A new study on human immune cells gives scientists new hope to develop a universal flu vaccine that can kill all strains of the influenza virus.
Flu virus is one of the most complex viruses that plague both humans and animals. Health complications can become serious like extreme fatigue, diarrhea, dehydration, and death.
Typically, the immune system should be able to fight off the virus by making a memory of the strain; hence, stopping the infection. However, there are each of the three influenza strains - A, B, and C - mutate each season, making it more difficult for the white blood cells to detect danger ahead of time.
Previous studies have shown that the so-called killer cells or CD8+T cells can only execute repeated attacks against the influenza strain A.
Katherine Kedzierska, a professor at the University of Melbourne and the lead author of the study conducted at Peter Doherty Institute for Infection and Immunity, followed through her initial research on 2013 influenza H7N9 outbreak in China.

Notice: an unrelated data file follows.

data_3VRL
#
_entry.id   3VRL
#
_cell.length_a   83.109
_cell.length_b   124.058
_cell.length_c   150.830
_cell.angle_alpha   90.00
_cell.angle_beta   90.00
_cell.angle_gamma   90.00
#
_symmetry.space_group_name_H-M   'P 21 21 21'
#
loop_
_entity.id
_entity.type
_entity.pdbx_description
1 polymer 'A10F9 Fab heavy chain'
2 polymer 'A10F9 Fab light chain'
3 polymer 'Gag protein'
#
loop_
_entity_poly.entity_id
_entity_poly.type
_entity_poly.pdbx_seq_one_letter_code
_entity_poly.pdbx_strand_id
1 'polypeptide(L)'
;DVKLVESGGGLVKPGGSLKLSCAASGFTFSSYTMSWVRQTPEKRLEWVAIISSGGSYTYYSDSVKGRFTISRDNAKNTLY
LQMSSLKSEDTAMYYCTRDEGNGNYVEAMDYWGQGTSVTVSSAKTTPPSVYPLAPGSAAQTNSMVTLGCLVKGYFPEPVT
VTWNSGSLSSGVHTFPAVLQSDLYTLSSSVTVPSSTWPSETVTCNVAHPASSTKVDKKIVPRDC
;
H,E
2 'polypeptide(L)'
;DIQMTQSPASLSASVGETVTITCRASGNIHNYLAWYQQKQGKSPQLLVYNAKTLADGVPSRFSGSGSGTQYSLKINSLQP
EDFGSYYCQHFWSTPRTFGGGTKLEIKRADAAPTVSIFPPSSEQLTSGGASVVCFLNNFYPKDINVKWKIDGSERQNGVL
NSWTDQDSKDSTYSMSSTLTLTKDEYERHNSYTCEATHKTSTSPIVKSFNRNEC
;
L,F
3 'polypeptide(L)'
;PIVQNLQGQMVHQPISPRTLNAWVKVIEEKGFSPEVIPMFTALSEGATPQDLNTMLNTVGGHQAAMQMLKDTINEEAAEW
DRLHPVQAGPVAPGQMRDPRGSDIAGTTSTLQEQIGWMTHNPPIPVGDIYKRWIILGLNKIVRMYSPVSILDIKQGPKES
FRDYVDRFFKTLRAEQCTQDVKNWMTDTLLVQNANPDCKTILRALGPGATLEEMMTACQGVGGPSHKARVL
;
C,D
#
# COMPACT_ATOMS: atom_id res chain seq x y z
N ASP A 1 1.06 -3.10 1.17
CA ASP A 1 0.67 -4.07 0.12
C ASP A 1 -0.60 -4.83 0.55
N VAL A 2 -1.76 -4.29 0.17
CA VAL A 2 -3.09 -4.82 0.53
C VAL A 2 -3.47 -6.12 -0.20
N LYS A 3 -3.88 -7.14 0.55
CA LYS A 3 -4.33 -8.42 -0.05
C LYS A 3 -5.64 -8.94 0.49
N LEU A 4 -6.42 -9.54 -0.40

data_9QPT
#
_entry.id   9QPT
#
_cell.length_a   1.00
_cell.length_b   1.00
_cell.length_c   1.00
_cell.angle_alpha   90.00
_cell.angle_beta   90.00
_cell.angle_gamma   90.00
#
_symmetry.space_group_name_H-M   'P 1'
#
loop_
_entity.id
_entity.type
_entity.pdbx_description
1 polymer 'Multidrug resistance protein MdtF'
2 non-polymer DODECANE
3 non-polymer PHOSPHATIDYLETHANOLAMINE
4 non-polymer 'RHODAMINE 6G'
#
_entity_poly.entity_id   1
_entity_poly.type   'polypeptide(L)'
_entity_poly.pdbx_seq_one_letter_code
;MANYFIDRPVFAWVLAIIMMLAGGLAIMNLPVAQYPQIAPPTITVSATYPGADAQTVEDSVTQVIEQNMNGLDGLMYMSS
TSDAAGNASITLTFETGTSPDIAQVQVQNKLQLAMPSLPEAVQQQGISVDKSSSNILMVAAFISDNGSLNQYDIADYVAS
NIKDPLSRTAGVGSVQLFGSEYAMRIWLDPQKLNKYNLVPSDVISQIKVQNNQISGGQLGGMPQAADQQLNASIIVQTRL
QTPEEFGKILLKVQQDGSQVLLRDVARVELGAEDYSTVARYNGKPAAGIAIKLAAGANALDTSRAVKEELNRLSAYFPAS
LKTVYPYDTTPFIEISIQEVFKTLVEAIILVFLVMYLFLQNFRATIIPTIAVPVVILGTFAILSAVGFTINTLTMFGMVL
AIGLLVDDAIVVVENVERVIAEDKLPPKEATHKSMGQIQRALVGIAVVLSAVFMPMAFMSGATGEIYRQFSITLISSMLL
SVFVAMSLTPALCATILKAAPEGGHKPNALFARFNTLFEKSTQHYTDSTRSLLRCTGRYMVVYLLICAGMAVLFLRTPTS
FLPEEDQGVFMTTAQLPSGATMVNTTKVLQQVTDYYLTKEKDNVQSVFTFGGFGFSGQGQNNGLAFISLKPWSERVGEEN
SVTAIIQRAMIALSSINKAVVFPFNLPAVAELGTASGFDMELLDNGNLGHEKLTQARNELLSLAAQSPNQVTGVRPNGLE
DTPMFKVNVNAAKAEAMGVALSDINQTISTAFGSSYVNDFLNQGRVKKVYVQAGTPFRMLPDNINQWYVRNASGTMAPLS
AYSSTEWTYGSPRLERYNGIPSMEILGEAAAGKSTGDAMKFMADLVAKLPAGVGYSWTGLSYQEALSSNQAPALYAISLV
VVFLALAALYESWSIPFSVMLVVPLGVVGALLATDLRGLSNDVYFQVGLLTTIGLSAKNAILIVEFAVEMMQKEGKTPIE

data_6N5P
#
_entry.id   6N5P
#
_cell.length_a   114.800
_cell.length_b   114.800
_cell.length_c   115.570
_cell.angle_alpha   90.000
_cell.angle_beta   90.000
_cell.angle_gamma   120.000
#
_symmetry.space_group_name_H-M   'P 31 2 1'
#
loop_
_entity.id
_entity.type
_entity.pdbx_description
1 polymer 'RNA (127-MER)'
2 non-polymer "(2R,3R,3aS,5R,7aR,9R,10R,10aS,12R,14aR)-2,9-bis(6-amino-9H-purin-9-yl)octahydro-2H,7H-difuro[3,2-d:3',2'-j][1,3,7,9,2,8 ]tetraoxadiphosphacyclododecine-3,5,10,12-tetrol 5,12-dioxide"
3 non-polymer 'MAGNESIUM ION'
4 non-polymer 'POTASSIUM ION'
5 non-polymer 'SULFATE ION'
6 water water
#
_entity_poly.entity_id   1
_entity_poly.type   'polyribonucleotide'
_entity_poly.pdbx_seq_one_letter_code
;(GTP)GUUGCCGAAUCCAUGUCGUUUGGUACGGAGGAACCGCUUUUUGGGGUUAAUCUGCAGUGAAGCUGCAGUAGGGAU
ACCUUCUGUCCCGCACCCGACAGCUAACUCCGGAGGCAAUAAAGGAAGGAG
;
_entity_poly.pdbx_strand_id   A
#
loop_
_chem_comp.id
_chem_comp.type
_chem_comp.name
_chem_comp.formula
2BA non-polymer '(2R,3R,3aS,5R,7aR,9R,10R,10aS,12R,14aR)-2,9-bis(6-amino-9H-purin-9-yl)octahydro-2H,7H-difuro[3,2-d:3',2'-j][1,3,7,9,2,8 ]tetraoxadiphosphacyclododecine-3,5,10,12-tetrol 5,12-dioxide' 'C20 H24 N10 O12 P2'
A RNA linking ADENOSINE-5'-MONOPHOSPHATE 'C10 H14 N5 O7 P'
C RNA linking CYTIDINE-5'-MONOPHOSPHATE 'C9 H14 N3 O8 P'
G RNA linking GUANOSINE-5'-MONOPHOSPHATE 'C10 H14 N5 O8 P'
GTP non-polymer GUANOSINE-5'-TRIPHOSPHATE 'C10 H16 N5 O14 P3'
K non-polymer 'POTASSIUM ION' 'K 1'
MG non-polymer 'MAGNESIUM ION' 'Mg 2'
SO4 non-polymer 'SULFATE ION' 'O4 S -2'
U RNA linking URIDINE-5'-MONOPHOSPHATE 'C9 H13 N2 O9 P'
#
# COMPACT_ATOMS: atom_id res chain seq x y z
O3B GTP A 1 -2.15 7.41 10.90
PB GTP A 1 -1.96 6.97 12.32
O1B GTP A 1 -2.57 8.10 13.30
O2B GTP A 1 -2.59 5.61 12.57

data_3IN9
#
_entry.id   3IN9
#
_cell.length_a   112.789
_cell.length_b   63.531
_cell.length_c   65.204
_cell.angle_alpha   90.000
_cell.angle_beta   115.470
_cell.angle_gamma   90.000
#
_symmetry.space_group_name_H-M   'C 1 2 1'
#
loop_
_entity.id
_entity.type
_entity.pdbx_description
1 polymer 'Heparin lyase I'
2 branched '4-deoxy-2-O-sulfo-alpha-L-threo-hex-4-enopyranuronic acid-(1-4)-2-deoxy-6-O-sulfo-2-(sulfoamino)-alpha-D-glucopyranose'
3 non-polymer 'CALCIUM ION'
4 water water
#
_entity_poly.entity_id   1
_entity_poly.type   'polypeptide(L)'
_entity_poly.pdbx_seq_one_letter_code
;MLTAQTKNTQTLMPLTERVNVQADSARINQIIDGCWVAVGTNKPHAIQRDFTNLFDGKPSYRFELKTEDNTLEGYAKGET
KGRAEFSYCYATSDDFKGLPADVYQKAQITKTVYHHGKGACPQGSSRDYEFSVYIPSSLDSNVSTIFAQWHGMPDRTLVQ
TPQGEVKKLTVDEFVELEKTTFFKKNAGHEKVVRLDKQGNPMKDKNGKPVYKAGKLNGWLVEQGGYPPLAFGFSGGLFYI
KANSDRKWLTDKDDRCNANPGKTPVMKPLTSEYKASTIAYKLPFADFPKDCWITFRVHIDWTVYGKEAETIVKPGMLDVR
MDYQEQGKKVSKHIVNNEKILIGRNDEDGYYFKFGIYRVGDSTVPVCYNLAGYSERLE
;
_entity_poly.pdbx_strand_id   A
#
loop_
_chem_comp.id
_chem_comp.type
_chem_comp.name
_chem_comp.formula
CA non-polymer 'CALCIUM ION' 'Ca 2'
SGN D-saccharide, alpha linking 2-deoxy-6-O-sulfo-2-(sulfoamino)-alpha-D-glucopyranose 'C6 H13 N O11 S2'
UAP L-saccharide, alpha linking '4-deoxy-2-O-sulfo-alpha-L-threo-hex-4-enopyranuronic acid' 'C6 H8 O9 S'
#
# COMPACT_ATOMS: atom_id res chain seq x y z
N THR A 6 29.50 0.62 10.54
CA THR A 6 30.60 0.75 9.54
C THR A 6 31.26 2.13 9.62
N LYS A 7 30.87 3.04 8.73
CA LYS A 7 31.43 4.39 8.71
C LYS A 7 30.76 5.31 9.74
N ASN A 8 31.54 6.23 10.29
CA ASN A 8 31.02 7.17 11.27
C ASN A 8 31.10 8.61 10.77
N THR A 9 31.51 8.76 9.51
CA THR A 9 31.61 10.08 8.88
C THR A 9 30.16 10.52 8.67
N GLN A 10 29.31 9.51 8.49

She concluded that who survived the avian flu virus have robust killer cell responses compared to those who died from the illness.
"After spending the past 40 years working on the virus-specific 'killer' T cells, this is the first study from our group that shows their role in protecting people against a new human influenza virus," said Nobel Laureate Professor Peter Doherty from the University of Melbourne.
The Making Of Universal Flu Shot
The challenge now is to analyze a total of 67,000 viral epitopes of strains A, B, and C and identify which ones are common amongst them.
"Our first experiments were like finding a needle in a haystack," said Maria Koutsakos, a PhD candidate at the Doherty Institute.
Samples of the flu epitopes were extracted through blood from healthy individuals and flu-stricken adults and children. Researchers then performed vaccination on mice containing the peptides responsible for activating the killer cells.
Kedzierska's team proved that killer T cells have "unprecedented immunity" across all strains of influenza, which is a major criterion in the development of a universal vaccine.
The study was published Feb. 18 in the journal Nature Immunology.